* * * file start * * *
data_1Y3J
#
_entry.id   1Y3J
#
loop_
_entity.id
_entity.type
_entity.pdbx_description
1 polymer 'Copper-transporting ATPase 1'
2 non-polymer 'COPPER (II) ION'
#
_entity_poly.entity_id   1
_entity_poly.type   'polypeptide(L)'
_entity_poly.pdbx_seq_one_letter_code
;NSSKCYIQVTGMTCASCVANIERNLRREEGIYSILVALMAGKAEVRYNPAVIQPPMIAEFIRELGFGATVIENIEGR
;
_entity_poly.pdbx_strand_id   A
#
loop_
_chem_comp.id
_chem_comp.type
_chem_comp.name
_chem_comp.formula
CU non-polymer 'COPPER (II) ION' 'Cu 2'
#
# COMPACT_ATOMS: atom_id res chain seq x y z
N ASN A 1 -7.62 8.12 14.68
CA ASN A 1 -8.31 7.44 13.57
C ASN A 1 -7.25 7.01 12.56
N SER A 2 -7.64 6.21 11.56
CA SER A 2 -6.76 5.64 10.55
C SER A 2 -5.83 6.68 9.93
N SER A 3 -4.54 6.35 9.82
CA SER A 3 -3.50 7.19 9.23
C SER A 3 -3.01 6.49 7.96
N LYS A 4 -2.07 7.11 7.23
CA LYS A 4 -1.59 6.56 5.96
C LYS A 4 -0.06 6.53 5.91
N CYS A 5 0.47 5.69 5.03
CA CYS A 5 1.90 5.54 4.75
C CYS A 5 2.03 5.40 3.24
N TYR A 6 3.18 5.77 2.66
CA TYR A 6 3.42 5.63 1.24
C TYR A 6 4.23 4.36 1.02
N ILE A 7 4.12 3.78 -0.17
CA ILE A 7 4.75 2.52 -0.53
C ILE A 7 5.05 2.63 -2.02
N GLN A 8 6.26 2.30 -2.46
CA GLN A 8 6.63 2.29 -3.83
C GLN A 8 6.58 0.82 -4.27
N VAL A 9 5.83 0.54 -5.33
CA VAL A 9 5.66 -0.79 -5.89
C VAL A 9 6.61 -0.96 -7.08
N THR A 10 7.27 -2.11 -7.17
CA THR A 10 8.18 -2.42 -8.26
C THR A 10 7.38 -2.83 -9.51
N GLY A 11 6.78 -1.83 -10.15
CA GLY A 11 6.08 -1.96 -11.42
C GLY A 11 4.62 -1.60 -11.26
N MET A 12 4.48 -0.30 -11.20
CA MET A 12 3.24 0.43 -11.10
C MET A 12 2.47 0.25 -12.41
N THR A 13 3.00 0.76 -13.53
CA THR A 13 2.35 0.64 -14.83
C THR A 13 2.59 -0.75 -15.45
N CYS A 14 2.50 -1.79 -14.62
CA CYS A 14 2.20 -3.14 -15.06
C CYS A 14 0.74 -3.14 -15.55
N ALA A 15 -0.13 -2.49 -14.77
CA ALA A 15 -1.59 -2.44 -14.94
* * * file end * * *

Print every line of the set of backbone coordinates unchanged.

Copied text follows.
data_1Y3J
#
_entry.id   1Y3J
#
loop_
_entity.id
_entity.type
_entity.pdbx_description
1 polymer 'Copper-transporting ATPase 1'
2 non-polymer 'COPPER (II) ION'
#
_entity_poly.entity_id   1
_entity_poly.type   'polypeptide(L)'
_entity_poly.pdbx_seq_one_letter_code
;NSSKCYIQVTGMTCASCVANIERNLRREEGIYSILVALMAGKAEVRYNPAVIQPPMIAEFIRELGFGATVIENIEGR
;
_entity_poly.pdbx_strand_id   A
#
loop_
_chem_comp.id
_chem_comp.type
_chem_comp.name
_chem_comp.formula
CU non-polymer 'COPPER (II) ION' 'Cu 2'
#
# COMPACT_ATOMS: atom_id res chain seq x y z
N ASN A 1 -7.62 8.12 14.68
CA ASN A 1 -8.31 7.44 13.57
C ASN A 1 -7.25 7.01 12.56
N SER A 2 -7.64 6.21 11.56
CA SER A 2 -6.76 5.64 10.55
C SER A 2 -5.83 6.68 9.93
N SER A 3 -4.54 6.35 9.82
CA SER A 3 -3.50 7.19 9.23
C SER A 3 -3.01 6.49 7.96
N LYS A 4 -2.07 7.11 7.23
CA LYS A 4 -1.59 6.56 5.96
C LYS A 4 -0.06 6.53 5.91
N CYS A 5 0.47 5.69 5.03
CA CYS A 5 1.90 5.54 4.75
C CYS A 5 2.03 5.40 3.24
N TYR A 6 3.18 5.77 2.66
CA TYR A 6 3.42 5.63 1.24
C TYR A 6 4.23 4.36 1.02
N ILE A 7 4.12 3.78 -0.17
CA ILE A 7 4.75 2.52 -0.53
C ILE A 7 5.05 2.63 -2.02
N GLN A 8 6.26 2.30 -2.46
CA GLN A 8 6.63 2.29 -3.83
C GLN A 8 6.58 0.82 -4.27
N VAL A 9 5.83 0.54 -5.33
CA VAL A 9 5.66 -0.79 -5.89
C VAL A 9 6.61 -0.96 -7.08
N THR A 10 7.27 -2.11 -7.17
CA THR A 10 8.18 -2.42 -8.26
C THR A 10 7.38 -2.83 -9.51
N GLY A 11 6.78 -1.83 -10.15
CA GLY A 11 6.08 -1.96 -11.42
C GLY A 11 4.62 -1.60 -11.26
N MET A 12 4.48 -0.30 -11.20
CA MET A 12 3.24 0.43 -11.10
C MET A 12 2.47 0.25 -12.41
N THR A 13 3.00 0.76 -13.53
CA THR A 13 2.35 0.64 -14.83
C THR A 13 2.59 -0.75 -15.45
N CYS A 14 2.50 -1.79 -14.62
CA CYS A 14 2.20 -3.14 -15.06
C CYS A 14 0.74 -3.14 -15.55
N ALA A 15 -0.13 -2.49 -14.77
CA ALA A 15 -1.59 -2.44 -14.94